#5: X-Men (Marvel Comics)

The brand new, all-female X-Men team is full of some of the most popular and well-written women in all of comics. Featuring leaders such as Kitty Pryde, Psylocke, Rogue and Storm as well as mainstays in the X-verse, this is a team that is proof that women can carry a book and make it work just as well as anyone. Only three issues in as of this writing, the story may not always work out, the characters are some of the best in the world, and all of them well done female characters.

#4: Batgirl (DC Comics)

Another entry from Simone, Barbra Gordon has had quite the run, especially given her time as a disabled heroine. Simone has had her perfectly run the entire time, however, making her a valuable member of the Bat family regardless of how her body is working at the time. With her newest solo book, she’s fun, entertaining and a great character, and her female presence is known throughout the entire series, making her not only a great hero, but a female force of nature worthy of a spot on any list that shows off well-written women in comics.

#3: Fearless Defenders (Marvel Comics)

While it’s still a relatively new series, this team featuring female mainstays such as Valkyrie, Misty Knight and others makes this a great team of women that fight the forces of evil as well or better than anyone else in the Marvel Universe.  Given that the Defenders are also those who face cosmic and supernatural elements and that one of their members is from Asgard, this is a very diverse and special team that should be celebrated.

#2: Captain Marvel (Marvel Comics)

No one exemplifies the power of a female lead better than Captain Marvel herself, Carol Danvers. Her arc from fighter pilot to superhero Ms. Marvel to the latest person to pick up the Captain Marvel mantle shows just how well her development has gone, and how great of a character she is. With some of the best arcs and a high-powered leadership role in the Avengers, Carol is one of the most popular heroes in comics, and likely the most popular female hero at this current time.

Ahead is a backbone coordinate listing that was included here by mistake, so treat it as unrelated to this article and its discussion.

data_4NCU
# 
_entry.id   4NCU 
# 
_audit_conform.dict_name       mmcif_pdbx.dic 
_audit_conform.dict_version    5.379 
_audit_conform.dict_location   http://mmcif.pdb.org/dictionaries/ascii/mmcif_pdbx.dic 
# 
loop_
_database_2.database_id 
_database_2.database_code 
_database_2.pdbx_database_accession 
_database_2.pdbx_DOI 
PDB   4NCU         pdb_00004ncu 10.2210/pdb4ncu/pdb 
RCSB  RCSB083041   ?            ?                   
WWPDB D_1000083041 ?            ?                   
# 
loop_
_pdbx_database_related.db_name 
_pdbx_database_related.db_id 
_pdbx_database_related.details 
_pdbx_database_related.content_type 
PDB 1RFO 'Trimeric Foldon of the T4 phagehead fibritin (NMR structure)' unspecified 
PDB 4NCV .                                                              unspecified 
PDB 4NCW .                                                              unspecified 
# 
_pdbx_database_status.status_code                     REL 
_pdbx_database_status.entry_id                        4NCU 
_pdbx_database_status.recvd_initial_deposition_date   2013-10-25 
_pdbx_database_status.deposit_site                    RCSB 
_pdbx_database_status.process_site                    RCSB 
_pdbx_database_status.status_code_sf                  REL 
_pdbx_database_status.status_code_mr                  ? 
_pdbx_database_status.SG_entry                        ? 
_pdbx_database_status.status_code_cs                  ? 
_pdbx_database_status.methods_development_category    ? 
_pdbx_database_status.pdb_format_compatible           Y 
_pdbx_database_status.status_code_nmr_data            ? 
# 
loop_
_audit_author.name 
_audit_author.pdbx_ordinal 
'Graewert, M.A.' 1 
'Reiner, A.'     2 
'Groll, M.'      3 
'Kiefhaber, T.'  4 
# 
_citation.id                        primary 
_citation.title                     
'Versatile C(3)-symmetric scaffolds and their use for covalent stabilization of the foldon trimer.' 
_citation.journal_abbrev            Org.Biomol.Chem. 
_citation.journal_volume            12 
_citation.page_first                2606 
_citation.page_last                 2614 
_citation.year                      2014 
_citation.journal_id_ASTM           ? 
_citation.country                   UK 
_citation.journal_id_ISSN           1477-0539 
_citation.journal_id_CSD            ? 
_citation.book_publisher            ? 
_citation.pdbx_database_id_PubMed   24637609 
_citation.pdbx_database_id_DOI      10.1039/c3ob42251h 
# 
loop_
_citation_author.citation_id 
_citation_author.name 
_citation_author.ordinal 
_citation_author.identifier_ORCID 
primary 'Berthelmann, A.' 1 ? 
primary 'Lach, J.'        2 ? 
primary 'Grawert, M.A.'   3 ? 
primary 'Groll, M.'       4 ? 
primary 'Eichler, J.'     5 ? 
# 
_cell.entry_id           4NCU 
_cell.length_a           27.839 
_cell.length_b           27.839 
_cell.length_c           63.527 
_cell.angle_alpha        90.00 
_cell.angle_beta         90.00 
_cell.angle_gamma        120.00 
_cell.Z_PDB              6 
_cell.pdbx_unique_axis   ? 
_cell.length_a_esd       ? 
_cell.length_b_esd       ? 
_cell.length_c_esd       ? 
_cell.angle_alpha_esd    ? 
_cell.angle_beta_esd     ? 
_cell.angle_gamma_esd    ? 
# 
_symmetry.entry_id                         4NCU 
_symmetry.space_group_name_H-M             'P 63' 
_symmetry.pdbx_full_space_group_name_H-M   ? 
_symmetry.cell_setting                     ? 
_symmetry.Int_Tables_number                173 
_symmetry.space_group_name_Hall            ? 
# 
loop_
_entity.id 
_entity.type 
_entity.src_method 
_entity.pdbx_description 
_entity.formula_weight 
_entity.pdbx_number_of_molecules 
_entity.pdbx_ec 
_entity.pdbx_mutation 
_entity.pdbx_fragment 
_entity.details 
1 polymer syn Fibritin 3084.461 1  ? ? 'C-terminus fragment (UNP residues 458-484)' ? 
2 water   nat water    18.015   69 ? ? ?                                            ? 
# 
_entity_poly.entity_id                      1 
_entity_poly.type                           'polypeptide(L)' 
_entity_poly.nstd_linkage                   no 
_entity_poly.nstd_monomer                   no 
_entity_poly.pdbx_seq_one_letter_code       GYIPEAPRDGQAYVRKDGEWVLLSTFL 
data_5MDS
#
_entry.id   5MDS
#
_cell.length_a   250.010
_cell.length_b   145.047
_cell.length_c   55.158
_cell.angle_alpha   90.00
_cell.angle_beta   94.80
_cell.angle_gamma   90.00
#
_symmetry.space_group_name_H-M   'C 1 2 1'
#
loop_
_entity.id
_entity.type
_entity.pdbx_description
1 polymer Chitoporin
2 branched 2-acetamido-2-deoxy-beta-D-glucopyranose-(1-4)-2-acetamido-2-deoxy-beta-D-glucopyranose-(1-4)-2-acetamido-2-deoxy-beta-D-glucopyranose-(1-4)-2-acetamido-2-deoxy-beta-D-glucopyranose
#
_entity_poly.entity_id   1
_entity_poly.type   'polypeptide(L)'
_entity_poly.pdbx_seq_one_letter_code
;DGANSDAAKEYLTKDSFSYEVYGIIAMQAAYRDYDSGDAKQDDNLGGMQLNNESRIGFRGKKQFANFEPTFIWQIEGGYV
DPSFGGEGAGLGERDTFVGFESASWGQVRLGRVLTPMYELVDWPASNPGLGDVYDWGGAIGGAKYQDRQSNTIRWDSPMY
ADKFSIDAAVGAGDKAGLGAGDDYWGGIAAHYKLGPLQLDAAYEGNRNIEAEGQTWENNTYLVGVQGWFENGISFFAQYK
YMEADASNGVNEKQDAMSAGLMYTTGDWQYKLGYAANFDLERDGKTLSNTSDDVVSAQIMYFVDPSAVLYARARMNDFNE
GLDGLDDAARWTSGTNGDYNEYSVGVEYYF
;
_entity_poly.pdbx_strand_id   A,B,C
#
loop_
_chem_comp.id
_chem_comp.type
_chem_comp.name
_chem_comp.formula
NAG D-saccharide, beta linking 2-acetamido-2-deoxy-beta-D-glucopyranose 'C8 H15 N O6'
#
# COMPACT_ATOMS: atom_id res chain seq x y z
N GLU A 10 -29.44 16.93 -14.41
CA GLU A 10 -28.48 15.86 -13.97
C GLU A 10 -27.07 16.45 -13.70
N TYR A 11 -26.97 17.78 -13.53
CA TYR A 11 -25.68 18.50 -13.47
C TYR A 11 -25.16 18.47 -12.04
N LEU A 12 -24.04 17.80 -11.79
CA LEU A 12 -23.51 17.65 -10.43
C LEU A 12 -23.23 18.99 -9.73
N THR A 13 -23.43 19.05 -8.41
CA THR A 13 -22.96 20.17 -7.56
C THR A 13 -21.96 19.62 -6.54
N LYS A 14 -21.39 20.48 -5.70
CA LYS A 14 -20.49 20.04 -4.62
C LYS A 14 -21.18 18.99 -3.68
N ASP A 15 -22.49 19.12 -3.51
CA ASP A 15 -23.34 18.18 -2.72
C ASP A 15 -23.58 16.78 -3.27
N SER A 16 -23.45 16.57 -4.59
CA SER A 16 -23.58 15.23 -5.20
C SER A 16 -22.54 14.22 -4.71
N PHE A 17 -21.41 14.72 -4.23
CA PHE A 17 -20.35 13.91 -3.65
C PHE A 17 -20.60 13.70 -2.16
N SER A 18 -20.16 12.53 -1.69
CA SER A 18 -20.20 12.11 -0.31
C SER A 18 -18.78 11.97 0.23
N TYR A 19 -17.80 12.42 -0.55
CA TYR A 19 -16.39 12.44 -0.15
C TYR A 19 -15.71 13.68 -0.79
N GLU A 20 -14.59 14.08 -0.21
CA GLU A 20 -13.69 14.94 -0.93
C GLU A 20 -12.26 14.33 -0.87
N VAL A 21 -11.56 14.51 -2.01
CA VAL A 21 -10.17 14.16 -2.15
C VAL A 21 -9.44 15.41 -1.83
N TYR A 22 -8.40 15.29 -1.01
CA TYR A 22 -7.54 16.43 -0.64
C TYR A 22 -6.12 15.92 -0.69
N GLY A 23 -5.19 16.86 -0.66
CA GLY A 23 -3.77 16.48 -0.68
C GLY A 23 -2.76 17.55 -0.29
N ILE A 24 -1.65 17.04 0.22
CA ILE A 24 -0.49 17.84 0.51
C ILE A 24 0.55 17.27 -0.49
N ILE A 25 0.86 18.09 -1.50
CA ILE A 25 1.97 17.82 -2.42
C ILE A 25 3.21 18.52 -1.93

#1: Red Sonja (Dynamite Entertainment)

Once basically known as a Conan The Barbarian sub-character, Sonja makes this list after only one issue of her new, relaunched series. Writer Gail Simone does such a spectacular job here that this issue is basically the perfect example of how to write a female-led comic, with Sonja hitting every note, including the insinuation that her skimpy costume is worn because she likes it, not because it makes her look sexualized. Simone is the writer in today’s comics to watch in terms of female character development, and everyone should take notes from her about how to make a female character great.

 

Russ Pirozek, known as "Noobcrawler" to some, is a gamer and comic book fan who sometimes gets around to writing for DigitalNoob.com. He's also awesome. If someone looked up "awesome" in the dictionary, his picture wouldn't be there, but that's because he's too busy being awesome to pose for a photo.